Scientific Name: Cygnus cygnus
Description: Whooper swans (pronounced “hooper”) are very large, second only in size to trumpeter swans as the largest swan in the world. Adults can weigh up to 9kg (20lbs) and have a wingspan up to 2.4m (96ins). Completely white with black legs and feet, the whooper swan has a yellow and black bill. The yellow part covers more than half of the upper bill and is completely unique to each individual bird, similar to a fingerprint in humans.
Distribution and Habitat: Native to northern Eurasia, small populations of feral Whooper Swans can be found in the US (birds who have escaped captivity and have bred successfully in the wild).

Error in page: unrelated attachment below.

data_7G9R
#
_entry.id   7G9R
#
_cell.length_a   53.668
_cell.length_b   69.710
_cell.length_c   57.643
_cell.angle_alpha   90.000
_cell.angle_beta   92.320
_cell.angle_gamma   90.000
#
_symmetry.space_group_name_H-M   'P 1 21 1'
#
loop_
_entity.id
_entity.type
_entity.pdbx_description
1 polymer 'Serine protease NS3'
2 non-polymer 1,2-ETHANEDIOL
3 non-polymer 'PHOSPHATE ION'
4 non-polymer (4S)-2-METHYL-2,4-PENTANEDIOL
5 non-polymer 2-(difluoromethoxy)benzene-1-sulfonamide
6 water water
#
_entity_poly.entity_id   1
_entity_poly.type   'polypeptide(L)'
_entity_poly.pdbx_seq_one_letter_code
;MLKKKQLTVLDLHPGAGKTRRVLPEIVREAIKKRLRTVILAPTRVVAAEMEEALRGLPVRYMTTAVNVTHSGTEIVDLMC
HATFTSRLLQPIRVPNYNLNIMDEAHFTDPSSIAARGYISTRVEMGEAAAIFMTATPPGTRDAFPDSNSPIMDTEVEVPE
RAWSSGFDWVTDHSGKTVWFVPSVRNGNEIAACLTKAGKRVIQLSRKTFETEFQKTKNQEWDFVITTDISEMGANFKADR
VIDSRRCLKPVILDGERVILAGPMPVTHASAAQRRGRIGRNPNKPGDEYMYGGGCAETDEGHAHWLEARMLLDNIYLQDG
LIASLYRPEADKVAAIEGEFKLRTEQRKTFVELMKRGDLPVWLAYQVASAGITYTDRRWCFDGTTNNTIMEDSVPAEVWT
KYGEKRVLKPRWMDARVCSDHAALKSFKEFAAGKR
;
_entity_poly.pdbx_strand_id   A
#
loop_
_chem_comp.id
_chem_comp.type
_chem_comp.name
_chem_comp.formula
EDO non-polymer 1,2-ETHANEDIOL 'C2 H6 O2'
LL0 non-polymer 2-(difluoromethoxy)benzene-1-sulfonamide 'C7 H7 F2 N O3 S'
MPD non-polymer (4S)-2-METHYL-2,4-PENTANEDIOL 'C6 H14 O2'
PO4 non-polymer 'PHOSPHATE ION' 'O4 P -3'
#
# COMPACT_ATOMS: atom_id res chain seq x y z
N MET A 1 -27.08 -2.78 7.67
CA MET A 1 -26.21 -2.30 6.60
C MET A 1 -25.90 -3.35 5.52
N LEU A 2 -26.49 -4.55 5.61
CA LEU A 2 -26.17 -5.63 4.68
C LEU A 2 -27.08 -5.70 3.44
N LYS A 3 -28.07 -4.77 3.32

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Diet: Mainly herbivorous, whooper swans feed on aquatic plants and roots, grains, seeds, and nuts. They will also consume fish and insects, particularly when they’re younger and need higher protein levels to fuel their growth.
Life Cycle: Whooper swans begin their breeding season in April and May, and a single clutch of eggs is laid per year. Nests are typically found on mounds of vegetation in a freshwater riparian area. Incubation lasts approximately 31 days, and the chicks leave the nest within a few days of hatching. Cygnets (young swans) become independent after a year, although they are able to fly after about 78-96 days, and are sexually mature after approximately 4 years.
Did you know? Whooper swans form monogamous pairs and mate for life, although some may find a new mate if theirs dies.